Archives are run by professionals whose first priorities are preserving historical materials and making them available for use. If your organization donates its records, the staff of that repository will be responsible for the care of the records and will continue to work with your organization as you use the records and periodically add to the collection.
Feel free to contact the archivist at a nearby library, university, historical society, or museum for details about their archival operations. The Society of American Archivists (firstname.lastname@example.org) can also provide you with information and suggestions.
An archival repository operates much like a business; in general it cannot invest materials and labor in the preservation of items which it does not own. Not owning the material severely restricts an archives ability to care for records properly. A repository will provide a contract delineating the conditions of the relationship to the mutual agreement of all involved.
Most repositories are not able to promise that donated material will be used in some specific manner as a condition of accepting the gift. Many archives will use material in their collections for exhibits that meet standards for insuring the protection of the records. The repository cannot guarantee specific exhibit or research use of any collection of materials.
If your organization is an ongoing enterprise, it is best to make periodic donations of records. The archivists will discuss with you appropriate intervals for making those donations. To assure regular contact, your organization can add the periodic transfer of inactive records to the duties of one of its officers.
Access to Collections
The repository's written policies regarding availability, photo duplication, and publication govern access to the papers in the repository. The archivist or curator should discuss the repository's access policies and any special needs or concerns of the donor organization with a designated representative of the organization before completing the donation agreement.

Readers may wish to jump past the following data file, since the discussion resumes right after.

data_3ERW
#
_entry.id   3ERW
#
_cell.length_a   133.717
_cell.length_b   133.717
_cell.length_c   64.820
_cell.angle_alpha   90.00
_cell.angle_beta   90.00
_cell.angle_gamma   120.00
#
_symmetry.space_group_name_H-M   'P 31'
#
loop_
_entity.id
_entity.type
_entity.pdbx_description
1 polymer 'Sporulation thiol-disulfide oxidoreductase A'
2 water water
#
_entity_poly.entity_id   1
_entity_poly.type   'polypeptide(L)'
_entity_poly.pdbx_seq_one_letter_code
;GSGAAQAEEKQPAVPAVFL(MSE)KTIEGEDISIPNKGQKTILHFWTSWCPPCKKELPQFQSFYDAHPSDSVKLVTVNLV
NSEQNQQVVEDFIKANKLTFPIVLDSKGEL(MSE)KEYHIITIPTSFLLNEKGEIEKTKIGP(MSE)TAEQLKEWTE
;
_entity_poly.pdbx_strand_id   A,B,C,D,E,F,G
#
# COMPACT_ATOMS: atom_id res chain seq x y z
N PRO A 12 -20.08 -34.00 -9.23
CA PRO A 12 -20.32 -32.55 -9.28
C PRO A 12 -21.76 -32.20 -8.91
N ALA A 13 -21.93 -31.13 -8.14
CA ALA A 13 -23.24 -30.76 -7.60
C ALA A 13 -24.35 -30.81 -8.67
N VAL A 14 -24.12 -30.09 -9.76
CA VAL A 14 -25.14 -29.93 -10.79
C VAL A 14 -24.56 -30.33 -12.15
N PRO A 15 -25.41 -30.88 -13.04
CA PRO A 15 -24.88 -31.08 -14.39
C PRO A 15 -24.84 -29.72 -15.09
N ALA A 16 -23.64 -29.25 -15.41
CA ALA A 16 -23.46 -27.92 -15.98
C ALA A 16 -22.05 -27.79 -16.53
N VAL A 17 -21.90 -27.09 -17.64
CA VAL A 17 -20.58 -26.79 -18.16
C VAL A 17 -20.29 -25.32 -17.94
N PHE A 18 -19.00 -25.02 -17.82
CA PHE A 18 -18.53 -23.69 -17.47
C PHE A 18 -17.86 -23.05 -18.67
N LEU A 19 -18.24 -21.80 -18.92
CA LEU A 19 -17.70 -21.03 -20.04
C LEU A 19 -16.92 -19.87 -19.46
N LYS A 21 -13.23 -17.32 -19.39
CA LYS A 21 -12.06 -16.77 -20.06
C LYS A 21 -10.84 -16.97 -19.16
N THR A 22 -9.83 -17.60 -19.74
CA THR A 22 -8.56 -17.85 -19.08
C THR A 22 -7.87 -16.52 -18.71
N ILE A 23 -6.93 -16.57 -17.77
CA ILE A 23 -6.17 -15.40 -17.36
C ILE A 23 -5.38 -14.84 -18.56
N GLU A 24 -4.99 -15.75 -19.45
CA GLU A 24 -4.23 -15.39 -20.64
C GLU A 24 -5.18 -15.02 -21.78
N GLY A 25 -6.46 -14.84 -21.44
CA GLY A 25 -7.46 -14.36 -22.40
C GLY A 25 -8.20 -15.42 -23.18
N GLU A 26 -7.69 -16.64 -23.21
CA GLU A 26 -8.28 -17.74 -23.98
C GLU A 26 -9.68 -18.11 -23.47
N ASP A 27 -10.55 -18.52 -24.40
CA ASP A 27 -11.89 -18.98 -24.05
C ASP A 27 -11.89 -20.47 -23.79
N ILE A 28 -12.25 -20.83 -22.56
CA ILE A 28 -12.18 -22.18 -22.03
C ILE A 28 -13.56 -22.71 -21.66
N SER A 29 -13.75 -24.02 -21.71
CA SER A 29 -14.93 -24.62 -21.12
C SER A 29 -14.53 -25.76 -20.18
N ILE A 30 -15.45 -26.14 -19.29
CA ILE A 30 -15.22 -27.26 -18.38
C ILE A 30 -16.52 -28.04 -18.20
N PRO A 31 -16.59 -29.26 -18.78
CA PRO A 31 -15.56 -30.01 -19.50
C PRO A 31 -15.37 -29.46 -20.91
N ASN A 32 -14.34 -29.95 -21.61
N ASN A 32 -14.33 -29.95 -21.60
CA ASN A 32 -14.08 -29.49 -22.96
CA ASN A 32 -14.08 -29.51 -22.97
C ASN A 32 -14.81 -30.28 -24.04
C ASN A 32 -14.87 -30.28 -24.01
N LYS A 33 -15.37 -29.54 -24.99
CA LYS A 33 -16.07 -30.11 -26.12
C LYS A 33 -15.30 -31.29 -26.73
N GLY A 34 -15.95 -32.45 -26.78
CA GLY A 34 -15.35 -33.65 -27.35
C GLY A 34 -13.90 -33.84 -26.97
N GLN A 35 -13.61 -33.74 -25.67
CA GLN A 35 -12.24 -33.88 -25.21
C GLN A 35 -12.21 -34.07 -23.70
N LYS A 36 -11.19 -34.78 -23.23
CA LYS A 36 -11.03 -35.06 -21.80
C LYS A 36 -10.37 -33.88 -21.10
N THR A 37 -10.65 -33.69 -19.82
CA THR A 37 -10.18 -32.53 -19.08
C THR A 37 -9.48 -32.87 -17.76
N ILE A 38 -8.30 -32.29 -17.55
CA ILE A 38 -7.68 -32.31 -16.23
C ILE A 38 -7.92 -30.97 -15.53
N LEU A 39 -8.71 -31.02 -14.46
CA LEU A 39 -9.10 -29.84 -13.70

Sensitive material may exist in organizational records. In order to protect the privacy of individuals or trade secrets, it may be necessary to discuss restrictions on access to portions of the collection. While archivists desire to make all papers truly accessible to researchers, they normally will agree to reasonable restrictions for a distinct period of time.
Assignment of copyright is a complex matter, and the organization should discuss issues of copyright ownership prior to completing a donor agreement.
Your organization should speak with its tax accountant or attorney about the possibility of a tax deduction for the donation of material to an archival repository. Archivists may not give tax advice and may not appraise the monetary valuation of a collection. They should be able to provide your organization with a list of appraisers who can (for a fee) make monetary appraisals of the materials for the organization. It is the donor organization which arranges and bears the cost of any such appraisal.
Most archives are not-for-profit institutions. Arrangement and description of a collection is the most expensive operation in a repository. Organizations which are able to assist repositories by making grants to help defray the costs of arrangement, cataloging, and conservation of their donations of records are encouraged to do so. Some archives require financial assistance to maintain a collection.
This brochure was prepared by the SAA Manuscripts Repositories Section. Grateful acknowledgement for permission to borrow from their respective brochures is made to the Nebraska State Historical Society and the Minnesota Historical Society. Cover photo courtesy of Washington University, St. Louis, Missouri.
©1995 by the Society of American Archivists. All rights reserved.